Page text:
Bird-eating tarantulas found dumped in Derbyshire car park - and their parents may have escaped

·Freelance Writer
<em>Three baby tarantulas were found dumped in a Derbyshire car park (PA)</em>
Three baby tarantulas were found dumped in a Derbyshire car park (PA)

Two giant bird-eating tarantulas may be on the loose after their babies were found dumped in a Derbyshire car park.

The RSPCA said the young Brazilian bird-eating spiders were contained in 10 pots found in Birchwood Lane, Somercotes, Derbyshire.

But two of the larger pots were run over by a vehicle and it is thought a pair of adult spiders may have been unwittingly released.

<em>The RSPCA said the young Brazilian bird-eating spiders were contained in 10 pots (PA)</em>
The RSPCA said the young Brazilian bird-eating spiders were contained in 10 pots (PA)

In a statement, the RSPCA said the tarantulas – which can grow to have a leg span of up to 10in – are not likely to survive for long in the UK climate if they have been set free.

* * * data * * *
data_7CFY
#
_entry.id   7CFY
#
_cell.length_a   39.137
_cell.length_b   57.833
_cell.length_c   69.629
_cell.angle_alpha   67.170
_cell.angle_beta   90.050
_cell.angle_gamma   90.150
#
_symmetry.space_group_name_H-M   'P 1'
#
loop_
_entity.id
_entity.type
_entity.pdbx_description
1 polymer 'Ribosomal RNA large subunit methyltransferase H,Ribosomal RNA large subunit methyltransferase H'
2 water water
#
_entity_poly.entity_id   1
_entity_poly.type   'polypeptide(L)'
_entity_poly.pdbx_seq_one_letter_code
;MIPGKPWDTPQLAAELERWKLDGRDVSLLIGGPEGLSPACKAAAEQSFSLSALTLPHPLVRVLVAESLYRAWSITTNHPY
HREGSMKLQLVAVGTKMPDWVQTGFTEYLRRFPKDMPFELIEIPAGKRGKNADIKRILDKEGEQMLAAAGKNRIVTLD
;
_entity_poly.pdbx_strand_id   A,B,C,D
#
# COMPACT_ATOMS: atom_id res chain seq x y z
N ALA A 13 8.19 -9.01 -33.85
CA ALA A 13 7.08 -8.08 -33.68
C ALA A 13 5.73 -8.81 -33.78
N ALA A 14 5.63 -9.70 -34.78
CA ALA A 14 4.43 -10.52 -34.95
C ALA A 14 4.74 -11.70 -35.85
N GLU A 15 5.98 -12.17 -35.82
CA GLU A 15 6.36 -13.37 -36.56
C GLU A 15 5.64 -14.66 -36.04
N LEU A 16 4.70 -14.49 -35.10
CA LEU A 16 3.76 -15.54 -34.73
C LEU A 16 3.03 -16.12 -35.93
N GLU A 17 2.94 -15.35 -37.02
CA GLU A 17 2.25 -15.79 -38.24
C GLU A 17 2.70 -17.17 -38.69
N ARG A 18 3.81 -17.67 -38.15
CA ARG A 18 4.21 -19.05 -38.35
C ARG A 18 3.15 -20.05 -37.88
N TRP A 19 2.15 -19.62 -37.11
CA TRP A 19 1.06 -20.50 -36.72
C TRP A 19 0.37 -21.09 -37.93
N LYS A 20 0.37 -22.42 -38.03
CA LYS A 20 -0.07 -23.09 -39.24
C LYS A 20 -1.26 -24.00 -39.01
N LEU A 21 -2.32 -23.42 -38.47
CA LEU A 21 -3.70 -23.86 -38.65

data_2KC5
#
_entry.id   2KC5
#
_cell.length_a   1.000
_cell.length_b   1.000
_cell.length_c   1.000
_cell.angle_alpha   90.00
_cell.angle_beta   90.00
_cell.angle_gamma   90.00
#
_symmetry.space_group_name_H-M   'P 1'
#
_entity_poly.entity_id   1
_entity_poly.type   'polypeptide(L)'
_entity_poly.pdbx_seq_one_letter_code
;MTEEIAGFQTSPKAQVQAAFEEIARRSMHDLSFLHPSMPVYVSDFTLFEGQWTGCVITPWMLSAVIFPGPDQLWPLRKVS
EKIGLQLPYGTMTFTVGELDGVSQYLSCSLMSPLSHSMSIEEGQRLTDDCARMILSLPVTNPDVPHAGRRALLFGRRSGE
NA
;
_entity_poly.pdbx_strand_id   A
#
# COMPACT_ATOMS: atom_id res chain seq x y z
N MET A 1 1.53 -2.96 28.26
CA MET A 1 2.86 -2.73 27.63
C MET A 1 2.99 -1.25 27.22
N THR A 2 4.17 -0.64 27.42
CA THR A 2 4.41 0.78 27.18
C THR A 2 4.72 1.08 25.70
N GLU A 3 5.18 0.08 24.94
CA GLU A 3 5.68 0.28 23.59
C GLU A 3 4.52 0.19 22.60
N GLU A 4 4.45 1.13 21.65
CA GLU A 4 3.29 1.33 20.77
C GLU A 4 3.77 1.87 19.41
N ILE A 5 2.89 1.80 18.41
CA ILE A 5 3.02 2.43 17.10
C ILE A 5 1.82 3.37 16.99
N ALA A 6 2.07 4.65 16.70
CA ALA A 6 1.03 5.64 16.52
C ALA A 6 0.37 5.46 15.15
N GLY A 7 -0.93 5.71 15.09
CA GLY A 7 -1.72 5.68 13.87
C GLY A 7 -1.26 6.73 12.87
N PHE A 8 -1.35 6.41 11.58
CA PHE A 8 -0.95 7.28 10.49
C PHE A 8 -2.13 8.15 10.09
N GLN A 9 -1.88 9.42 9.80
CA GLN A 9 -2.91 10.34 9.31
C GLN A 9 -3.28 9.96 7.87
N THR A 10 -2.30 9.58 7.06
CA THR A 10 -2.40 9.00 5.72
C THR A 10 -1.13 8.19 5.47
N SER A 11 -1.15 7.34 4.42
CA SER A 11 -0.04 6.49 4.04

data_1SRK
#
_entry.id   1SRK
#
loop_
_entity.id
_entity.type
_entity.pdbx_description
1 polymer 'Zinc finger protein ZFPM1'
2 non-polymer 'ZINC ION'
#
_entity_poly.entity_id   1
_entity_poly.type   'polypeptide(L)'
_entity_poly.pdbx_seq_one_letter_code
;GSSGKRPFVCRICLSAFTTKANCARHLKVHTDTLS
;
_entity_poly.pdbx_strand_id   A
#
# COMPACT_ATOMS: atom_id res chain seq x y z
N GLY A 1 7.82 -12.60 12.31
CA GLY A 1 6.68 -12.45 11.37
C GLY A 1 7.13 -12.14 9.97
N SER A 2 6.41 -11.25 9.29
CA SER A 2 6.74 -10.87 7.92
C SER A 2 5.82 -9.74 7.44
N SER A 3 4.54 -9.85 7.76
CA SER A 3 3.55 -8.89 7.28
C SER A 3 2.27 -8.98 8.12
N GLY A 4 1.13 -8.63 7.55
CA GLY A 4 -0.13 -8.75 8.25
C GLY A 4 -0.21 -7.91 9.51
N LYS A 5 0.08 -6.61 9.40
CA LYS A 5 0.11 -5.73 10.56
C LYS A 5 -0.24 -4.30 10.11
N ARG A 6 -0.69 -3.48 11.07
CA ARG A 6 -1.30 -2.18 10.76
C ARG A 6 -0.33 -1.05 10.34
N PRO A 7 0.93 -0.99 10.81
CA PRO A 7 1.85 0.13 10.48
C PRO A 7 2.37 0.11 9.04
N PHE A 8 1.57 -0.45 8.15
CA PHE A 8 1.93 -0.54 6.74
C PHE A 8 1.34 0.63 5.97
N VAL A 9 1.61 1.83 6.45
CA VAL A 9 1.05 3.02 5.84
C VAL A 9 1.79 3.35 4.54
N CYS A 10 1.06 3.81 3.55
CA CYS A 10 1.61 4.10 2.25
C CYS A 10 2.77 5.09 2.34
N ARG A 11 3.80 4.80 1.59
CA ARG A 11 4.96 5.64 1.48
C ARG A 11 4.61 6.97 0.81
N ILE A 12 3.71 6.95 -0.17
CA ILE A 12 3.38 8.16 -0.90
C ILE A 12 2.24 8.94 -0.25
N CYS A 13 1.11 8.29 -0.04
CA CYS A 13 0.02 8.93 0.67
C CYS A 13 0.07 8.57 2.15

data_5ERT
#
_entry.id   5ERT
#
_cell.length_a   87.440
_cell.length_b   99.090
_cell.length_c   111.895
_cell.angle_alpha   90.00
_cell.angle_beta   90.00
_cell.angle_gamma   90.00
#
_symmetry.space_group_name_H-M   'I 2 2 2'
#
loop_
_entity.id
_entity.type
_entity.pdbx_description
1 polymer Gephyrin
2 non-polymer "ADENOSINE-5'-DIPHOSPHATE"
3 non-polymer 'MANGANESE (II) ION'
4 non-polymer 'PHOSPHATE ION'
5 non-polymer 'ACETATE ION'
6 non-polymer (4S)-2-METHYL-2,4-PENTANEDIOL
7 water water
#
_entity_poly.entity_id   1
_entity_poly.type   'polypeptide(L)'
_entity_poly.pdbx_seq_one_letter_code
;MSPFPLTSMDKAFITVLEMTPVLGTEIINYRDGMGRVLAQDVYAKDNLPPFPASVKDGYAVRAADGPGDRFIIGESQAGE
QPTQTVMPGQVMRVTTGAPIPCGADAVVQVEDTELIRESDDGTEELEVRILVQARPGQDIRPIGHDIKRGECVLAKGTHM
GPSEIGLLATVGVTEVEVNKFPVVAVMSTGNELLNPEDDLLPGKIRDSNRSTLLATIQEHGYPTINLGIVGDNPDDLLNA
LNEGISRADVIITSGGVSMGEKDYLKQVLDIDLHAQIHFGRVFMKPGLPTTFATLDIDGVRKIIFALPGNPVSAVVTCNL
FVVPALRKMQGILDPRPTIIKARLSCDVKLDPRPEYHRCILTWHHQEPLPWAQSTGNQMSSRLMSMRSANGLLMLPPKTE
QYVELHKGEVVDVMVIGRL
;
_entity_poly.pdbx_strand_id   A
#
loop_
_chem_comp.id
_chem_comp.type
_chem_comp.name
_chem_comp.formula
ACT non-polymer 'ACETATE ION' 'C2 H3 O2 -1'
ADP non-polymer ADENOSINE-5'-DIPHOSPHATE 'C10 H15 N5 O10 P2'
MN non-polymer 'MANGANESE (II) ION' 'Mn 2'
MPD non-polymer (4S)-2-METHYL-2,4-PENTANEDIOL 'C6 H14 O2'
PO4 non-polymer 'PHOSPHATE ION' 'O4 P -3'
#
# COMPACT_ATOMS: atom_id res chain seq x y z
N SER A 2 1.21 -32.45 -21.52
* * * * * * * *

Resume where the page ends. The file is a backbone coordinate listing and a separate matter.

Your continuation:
RSPCA inspector Kristy Ludlam, who attended the scene, said: ‘The woman caller who contacted us was understandably shaken when she realised the pots contained spiders as she is terrified of them.

‘It appears someone ran over two of the pots and the driver told the woman who called us he thought he saw two larger spiders.

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‘No bodies were found so it is assumed they may have escaped.

‘We collected all the pots and took them to a specialist, who found three baby arachnids in them which he believes are bird-eating spiders.’

The inspector added: ‘It is likely that the spiders were unwanted pets which they may have been breeding and then decided to dispose of for whatever reason.

<em>It is thought a pair of adult spiders may have been unwittingly released after the pots they were in were run over (PA)</em>
It is thought a pair of adult spiders may have been unwittingly released after the pots they were in were run over (PA)

‘The RSPCA would always ask people who are struggling to cope to let us know.’

It is an offence under the Wildlife and Countryside Act to release or allow to escape any non-native species into the wild.

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